To grant decision-making to machines? Who can and should apologize?

Luís Moniz Pereira, António Barata Lopes

Research output: Chapter in Book/Report/Conference proceedingChapterpeer-review


Entering the specific domain of computational morality first requires considering the History of Human Morality and its various nuances. And noting and justifying the existence of multiple origins for the diverse moral systems, yet with a common matrix: that of being the result of our evolutionary History in such a realm, having survived Darwinian selection. Subsequently, it should be taken into account that, in addition to various moral geographies, there are several companies and countries involved in the construction of machines with moral programming requisites. Thus, in addition to moral algorithms per se, there is a need to devise international standards and constraining legislation leading to compliance with agreed standards. Inevitably, with so many agents in co-presence, errors, misjudgements and misunderstandings will emerge. Hence the particular importance of apology. Whether we are dealing with a biological, hybrid, or artificial agent, what matters is that decisions are justified by arguments, there is goodwill and absence of malice and that apologies are genuine and sincere.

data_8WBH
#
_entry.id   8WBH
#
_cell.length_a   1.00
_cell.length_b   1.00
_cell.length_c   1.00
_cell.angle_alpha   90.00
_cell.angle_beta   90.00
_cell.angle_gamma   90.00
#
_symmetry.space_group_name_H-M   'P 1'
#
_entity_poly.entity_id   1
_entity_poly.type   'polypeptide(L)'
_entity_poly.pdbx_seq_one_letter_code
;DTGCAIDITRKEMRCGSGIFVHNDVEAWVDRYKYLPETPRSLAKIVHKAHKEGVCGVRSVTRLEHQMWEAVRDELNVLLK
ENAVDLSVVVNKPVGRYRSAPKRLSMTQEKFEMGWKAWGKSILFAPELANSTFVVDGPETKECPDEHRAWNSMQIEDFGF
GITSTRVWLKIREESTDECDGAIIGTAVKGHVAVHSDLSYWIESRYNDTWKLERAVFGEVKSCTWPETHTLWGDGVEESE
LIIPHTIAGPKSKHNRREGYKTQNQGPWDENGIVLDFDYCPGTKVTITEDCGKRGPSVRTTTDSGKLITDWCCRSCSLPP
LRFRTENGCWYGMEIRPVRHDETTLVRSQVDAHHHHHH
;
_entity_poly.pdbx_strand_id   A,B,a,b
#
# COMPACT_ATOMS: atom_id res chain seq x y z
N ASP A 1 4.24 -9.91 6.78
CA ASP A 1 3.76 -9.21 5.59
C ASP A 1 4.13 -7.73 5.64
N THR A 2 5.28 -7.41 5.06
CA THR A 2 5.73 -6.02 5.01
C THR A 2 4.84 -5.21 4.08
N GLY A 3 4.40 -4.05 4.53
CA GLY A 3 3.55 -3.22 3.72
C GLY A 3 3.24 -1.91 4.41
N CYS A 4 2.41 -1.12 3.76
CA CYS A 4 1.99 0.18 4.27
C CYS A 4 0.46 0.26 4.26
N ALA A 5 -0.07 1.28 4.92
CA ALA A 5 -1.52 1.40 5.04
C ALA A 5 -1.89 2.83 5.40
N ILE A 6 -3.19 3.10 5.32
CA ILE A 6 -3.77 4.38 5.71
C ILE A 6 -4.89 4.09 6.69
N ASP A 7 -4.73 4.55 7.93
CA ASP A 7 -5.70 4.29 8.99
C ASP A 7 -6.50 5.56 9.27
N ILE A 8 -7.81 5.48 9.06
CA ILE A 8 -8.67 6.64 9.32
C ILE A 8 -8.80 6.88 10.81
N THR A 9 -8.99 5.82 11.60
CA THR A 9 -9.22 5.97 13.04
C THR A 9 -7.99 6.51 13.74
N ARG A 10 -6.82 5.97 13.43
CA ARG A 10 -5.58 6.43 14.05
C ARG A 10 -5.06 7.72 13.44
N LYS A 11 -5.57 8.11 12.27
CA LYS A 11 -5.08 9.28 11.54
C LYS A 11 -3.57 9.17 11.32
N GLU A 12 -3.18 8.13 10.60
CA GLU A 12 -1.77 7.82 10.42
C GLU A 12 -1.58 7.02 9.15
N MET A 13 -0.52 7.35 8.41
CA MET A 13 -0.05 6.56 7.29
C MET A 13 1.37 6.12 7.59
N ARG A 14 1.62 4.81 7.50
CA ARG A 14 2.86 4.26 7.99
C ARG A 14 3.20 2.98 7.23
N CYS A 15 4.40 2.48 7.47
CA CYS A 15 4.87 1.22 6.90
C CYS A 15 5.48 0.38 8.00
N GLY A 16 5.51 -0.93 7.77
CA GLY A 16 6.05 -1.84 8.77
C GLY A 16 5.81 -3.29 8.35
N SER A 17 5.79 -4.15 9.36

Original languageEnglish
Title of host publicationMachine Ethics
Place of PublicationCham
Number of pages8
ISBN (Electronic)978-3-030-39630-5
ISBN (Print)978-3-030-39629-9
Publication statusPublished - 2020

Publication series

NameStudies in Applied Philosophy, Epistemology and Rational Ethics
ISSN (Print)2192-6255
ISSN (Electronic)2192-6263


Dive into the research topics of 'To grant decision-making to machines? Who can and should apologize?'. Together they form a unique fingerprint.

Cite this